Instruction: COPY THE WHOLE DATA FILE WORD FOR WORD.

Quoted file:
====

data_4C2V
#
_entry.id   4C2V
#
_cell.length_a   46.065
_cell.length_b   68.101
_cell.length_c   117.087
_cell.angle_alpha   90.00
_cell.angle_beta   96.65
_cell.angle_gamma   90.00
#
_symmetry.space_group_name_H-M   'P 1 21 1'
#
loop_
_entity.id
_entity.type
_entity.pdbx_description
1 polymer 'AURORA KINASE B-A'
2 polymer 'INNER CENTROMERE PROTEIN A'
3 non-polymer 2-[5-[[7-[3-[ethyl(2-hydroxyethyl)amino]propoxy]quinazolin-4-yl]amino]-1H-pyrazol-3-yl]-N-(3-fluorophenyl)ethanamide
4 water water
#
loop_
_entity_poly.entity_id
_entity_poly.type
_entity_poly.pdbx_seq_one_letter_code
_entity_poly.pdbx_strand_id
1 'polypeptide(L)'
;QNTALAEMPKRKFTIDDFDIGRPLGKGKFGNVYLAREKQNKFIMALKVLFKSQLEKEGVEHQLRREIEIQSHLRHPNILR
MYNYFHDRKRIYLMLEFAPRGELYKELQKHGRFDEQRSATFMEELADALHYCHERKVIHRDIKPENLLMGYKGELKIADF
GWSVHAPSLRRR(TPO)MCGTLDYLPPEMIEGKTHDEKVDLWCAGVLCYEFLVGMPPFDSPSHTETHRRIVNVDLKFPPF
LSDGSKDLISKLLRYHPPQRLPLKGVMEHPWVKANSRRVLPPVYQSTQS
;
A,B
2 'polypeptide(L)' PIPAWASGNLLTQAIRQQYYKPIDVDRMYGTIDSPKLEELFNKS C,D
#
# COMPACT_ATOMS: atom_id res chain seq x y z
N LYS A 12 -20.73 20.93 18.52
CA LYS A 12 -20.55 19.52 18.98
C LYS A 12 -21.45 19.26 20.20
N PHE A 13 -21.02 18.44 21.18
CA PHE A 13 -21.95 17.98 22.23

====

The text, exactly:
data_4C2V
#
_entry.id   4C2V
#
_cell.length_a   46.065
_cell.length_b   68.101
_cell.length_c   117.087
_cell.angle_alpha   90.00
_cell.angle_beta   96.65
_cell.angle_gamma   90.00
#
_symmetry.space_group_name_H-M   'P 1 21 1'
#
loop_
_entity.id
_entity.type
_entity.pdbx_description
1 polymer 'AURORA KINASE B-A'
2 polymer 'INNER CENTROMERE PROTEIN A'
3 non-polymer 2-[5-[[7-[3-[ethyl(2-hydroxyethyl)amino]propoxy]quinazolin-4-yl]amino]-1H-pyrazol-3-yl]-N-(3-fluorophenyl)ethanamide
4 water water
#
loop_
_entity_poly.entity_id
_entity_poly.type
_entity_poly.pdbx_seq_one_letter_code
_entity_poly.pdbx_strand_id
1 'polypeptide(L)'
;QNTALAEMPKRKFTIDDFDIGRPLGKGKFGNVYLAREKQNKFIMALKVLFKSQLEKEGVEHQLRREIEIQSHLRHPNILR
MYNYFHDRKRIYLMLEFAPRGELYKELQKHGRFDEQRSATFMEELADALHYCHERKVIHRDIKPENLLMGYKGELKIADF
GWSVHAPSLRRR(TPO)MCGTLDYLPPEMIEGKTHDEKVDLWCAGVLCYEFLVGMPPFDSPSHTETHRRIVNVDLKFPPF
LSDGSKDLISKLLRYHPPQRLPLKGVMEHPWVKANSRRVLPPVYQSTQS
;
A,B
2 'polypeptide(L)' PIPAWASGNLLTQAIRQQYYKPIDVDRMYGTIDSPKLEELFNKS C,D
#
# COMPACT_ATOMS: atom_id res chain seq x y z
N LYS A 12 -20.73 20.93 18.52
CA LYS A 12 -20.55 19.52 18.98
C LYS A 12 -21.45 19.26 20.20
N PHE A 13 -21.02 18.44 21.18
CA PHE A 13 -21.95 17.98 22.23